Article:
Janette Paul digs up the history of outback novel Amber and Alice.
Fifteen years ago, my husband and I collected a few friends, packed up our two young kids and took a tag-along road trip into Central Australia. It was beautiful and desolate, dusty and remote; we had long days at the wheel and pitched tents in the dark. There were stunning sunsets, arguments, a lot of laughs and inspiring moments.
It was so inspiring that I wanted to write a book about it. Not a memoir, but a novel about other people on a similar trek that would capture the remote beauty that had stirred us all.
It was the first book I wrote and by the time it was finished, I was hooked on this writing thing.
Fast forward about a dozen years and my sixth novel was about to be published, a gritty thriller called Darkest Place, penned by my other self, Jaye Ford – and that first manuscript was entombed in a drawer, testament to the many words I wrote before getting published. I needed a break from the dark stuff and my publisher asked if I was interested in writing another rom-com. Be light and funny for a year? Yes, please.
As I rebooted my comedy brain, I remembered that first story – it had been fun and a bit kooky, so I pulled it out to reread. It took about two chapters to realise it was terrible. Really. Terrible. But it had captured the outback I’d loved and I decided to rewrite it.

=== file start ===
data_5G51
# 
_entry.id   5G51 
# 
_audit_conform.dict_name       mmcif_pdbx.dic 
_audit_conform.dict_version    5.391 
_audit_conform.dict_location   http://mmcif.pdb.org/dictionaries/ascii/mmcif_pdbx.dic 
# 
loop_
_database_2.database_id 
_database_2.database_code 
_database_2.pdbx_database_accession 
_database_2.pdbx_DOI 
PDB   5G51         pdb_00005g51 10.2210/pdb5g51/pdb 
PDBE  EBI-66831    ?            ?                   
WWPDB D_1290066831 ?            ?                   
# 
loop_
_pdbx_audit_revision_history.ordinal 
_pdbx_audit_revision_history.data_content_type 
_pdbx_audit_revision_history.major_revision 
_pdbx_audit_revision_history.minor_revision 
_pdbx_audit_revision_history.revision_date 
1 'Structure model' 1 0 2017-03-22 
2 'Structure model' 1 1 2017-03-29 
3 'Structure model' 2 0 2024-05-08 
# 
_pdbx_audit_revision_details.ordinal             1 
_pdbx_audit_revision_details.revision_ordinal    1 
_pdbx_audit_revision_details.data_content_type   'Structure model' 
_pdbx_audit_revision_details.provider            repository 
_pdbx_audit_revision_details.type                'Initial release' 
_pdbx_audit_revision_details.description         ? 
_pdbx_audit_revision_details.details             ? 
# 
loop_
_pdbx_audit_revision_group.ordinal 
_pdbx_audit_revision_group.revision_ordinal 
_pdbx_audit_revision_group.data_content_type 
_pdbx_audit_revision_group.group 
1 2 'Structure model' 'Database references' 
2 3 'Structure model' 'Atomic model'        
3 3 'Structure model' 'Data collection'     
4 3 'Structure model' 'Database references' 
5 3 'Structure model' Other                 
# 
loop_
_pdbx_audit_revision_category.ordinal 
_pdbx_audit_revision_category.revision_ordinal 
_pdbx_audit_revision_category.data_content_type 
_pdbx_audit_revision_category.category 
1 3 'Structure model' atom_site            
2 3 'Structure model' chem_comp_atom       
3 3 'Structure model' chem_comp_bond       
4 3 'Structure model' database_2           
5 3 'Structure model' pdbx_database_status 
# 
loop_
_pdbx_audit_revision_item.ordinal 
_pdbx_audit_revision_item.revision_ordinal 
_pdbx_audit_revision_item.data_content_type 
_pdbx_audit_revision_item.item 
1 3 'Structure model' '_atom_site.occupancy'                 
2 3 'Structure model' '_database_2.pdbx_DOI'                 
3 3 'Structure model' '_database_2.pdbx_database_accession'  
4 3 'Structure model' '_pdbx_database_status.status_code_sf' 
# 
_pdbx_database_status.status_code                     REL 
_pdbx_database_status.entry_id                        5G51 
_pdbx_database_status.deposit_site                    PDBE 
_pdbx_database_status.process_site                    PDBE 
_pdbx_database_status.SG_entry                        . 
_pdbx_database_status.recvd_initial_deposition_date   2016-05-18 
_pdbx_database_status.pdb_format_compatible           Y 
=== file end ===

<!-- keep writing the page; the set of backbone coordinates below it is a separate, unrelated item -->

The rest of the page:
It needed a total overhaul: I killed off characters, created new storylines, introduced technology (no mobiles, iPads or GPS in the original). I went back to the travel diary I’d written on our holiday and revisited a lot of the places via Google Earth.
It’s taken thousands of years for the outback to become what it is, so not much had changed in fifteen years. The landscape is still unendingly flat in places, dangerously desolate and bathed in rich reds and clear, cloudless blues. Even the man-made elements had changed little. The beautiful sculptures outside Broken Hill are still a drawcard, and sitting at my desk, I found the same pub, blink-and-you-miss-them townships and remote roadside stops with their pit toilets that I’d taken photos of more than a decade before.
The exception was the opal mining town of Coober Pedy – it had been dust-city: cars, tents, trees, people had been covered in a thick layer of red dust. Now, the main street is tarred so for a couple of kilometres, there’s a little less dust.
When I finished the draft, I decided I needed to go back inland to check my memories and research. I didn’t have the time or inclination to go camping again, so I flew to Alice Springs with my husband, who tagged along as research assistant. For a week, we visited the sites around Alice, drove some of Larapinta Drive (road to Palm Valley), then the lonely highway to Uluru. There, we walked the base of the rock and visited Kata Tjuta (the Olgas) in November heat (note to self: take more water); had a candlelight dinner in the desert and took a thousand photos. It was everything I remembered and more, and I went home and added some new memories to the book that was now called Amber and Alice.
So in the new (much better) version of my first book, the last thing Amber wants is to spend two weeks on a camping tour into Central Australia but it might be her only chance to find the father she’s never met. The desert, though, has a way of stirring the soul and Amber, like me, will discover a new life, if she dares to follow a different horizon.
‘If you’d like some outback inspiration, click here to see the photos from my research trip’
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